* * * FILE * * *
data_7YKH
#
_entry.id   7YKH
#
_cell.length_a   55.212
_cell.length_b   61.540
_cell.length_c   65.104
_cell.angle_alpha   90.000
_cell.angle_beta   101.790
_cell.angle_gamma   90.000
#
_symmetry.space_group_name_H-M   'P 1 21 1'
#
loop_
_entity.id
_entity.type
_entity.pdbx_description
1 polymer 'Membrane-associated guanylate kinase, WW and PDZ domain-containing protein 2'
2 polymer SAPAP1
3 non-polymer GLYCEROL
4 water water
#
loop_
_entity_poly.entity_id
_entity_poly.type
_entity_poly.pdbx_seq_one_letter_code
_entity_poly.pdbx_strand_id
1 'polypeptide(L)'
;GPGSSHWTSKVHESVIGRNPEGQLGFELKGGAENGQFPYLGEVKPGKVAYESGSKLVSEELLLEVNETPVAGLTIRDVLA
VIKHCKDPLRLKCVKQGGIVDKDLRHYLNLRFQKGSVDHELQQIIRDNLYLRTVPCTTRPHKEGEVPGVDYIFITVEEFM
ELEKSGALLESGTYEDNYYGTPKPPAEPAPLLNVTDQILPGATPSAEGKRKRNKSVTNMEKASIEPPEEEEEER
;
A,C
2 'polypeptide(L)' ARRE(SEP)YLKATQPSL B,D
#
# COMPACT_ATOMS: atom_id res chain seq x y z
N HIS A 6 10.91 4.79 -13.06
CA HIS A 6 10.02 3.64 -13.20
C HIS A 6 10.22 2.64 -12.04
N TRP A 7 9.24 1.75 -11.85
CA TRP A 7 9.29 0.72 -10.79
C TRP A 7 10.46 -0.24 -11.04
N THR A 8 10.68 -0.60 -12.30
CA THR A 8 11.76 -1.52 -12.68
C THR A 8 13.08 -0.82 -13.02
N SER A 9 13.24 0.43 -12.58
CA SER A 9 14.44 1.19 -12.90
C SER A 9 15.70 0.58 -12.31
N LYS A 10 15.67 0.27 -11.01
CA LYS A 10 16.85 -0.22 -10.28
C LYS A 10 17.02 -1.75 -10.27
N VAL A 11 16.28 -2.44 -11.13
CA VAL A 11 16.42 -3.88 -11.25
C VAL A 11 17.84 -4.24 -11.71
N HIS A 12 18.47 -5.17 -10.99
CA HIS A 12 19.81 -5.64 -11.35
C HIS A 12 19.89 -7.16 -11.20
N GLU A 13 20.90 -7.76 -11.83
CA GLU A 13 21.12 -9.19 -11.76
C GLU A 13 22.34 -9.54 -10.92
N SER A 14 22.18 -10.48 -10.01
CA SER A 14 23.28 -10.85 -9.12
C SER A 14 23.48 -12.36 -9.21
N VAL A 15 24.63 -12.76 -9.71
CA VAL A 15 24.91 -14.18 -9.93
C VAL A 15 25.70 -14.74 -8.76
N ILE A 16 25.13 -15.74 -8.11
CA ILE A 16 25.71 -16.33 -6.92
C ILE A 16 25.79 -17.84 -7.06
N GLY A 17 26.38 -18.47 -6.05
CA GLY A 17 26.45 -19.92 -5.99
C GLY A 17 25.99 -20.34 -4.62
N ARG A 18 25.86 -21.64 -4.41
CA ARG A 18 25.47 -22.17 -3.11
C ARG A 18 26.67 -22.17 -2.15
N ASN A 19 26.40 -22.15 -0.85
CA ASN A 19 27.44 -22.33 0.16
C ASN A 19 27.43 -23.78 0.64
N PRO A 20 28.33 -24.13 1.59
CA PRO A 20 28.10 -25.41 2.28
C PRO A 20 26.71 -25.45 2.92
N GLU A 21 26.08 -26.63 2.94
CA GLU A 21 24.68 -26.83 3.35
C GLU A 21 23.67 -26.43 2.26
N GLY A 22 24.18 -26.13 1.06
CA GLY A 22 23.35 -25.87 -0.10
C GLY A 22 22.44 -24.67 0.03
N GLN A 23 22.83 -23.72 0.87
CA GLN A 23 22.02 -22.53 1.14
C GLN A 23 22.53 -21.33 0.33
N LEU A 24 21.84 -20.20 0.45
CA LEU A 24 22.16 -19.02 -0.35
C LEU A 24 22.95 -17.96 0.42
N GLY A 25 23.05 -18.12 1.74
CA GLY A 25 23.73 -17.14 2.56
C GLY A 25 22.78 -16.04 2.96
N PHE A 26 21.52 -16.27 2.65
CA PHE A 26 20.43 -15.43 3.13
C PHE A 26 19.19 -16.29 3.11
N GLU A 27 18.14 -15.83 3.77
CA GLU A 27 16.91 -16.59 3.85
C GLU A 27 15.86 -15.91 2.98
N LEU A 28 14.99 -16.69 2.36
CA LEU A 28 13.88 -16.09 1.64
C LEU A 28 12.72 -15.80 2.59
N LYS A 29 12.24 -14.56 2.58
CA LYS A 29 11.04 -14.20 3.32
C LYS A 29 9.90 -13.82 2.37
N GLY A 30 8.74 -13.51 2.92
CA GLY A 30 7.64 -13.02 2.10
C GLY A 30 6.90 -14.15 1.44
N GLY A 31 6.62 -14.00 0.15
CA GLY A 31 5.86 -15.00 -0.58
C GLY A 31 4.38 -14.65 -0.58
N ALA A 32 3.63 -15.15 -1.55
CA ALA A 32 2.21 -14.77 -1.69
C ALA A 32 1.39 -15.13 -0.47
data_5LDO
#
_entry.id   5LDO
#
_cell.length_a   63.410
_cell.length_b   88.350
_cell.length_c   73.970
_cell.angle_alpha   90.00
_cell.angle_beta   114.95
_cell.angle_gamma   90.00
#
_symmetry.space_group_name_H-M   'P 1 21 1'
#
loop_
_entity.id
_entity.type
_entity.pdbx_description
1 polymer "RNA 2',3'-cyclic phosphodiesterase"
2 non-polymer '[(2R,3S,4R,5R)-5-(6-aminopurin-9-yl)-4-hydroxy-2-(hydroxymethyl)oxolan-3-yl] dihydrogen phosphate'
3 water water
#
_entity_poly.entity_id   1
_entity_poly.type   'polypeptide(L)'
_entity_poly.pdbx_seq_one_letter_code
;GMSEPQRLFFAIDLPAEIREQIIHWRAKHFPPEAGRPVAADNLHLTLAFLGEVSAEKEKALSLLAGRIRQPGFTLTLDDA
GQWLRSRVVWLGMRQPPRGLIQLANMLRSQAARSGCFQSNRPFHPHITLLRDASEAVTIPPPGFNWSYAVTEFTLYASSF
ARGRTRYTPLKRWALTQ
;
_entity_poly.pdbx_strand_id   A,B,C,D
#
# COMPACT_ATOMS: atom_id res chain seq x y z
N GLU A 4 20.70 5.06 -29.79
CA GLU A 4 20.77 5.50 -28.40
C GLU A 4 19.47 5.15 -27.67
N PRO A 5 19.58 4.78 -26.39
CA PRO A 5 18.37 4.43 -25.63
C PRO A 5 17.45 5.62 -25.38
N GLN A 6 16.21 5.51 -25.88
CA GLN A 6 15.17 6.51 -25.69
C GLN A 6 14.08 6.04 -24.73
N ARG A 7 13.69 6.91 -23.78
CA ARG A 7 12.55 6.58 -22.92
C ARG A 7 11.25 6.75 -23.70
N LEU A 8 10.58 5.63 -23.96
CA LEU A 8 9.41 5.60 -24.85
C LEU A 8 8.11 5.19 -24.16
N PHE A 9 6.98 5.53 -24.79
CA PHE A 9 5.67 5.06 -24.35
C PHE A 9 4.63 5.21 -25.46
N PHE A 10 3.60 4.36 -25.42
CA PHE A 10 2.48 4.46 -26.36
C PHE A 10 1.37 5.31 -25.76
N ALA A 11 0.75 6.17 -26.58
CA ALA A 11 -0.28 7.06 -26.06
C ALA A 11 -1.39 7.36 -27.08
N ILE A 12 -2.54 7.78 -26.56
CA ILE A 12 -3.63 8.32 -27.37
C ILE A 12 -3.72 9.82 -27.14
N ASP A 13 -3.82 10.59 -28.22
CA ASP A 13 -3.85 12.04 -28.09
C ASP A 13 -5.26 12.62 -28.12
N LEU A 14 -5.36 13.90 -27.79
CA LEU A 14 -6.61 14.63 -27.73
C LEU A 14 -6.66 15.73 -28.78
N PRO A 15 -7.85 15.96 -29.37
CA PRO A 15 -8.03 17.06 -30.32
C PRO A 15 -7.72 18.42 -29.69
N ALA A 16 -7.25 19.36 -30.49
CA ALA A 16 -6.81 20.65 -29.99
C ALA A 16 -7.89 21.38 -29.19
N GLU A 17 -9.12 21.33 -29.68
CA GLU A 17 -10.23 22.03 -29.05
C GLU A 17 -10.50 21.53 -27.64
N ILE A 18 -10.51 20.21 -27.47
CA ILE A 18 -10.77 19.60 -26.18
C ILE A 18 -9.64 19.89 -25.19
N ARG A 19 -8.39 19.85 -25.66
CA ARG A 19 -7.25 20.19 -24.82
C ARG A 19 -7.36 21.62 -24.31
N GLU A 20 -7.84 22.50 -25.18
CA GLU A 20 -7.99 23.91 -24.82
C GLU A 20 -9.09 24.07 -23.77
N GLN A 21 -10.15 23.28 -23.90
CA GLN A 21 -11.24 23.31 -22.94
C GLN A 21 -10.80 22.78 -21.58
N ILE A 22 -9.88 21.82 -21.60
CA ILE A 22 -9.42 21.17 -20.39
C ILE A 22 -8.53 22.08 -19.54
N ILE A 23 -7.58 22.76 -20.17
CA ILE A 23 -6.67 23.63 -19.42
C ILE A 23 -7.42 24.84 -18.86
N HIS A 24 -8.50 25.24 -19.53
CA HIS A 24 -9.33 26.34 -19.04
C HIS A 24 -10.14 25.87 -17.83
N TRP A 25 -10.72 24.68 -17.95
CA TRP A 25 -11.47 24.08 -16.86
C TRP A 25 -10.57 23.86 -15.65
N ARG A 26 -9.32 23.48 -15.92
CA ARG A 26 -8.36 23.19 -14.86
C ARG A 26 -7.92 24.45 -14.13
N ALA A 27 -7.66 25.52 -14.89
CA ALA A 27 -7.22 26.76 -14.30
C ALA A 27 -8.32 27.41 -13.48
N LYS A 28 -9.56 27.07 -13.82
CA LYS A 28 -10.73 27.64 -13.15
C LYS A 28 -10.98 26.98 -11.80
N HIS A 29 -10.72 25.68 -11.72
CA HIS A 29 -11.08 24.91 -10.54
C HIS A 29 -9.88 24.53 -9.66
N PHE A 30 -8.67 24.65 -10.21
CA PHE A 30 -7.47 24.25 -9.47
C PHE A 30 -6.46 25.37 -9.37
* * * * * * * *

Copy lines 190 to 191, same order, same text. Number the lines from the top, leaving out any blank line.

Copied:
C GLU A 17 -10.50 21.53 -27.64
N ILE A 18 -10.51 20.21 -27.47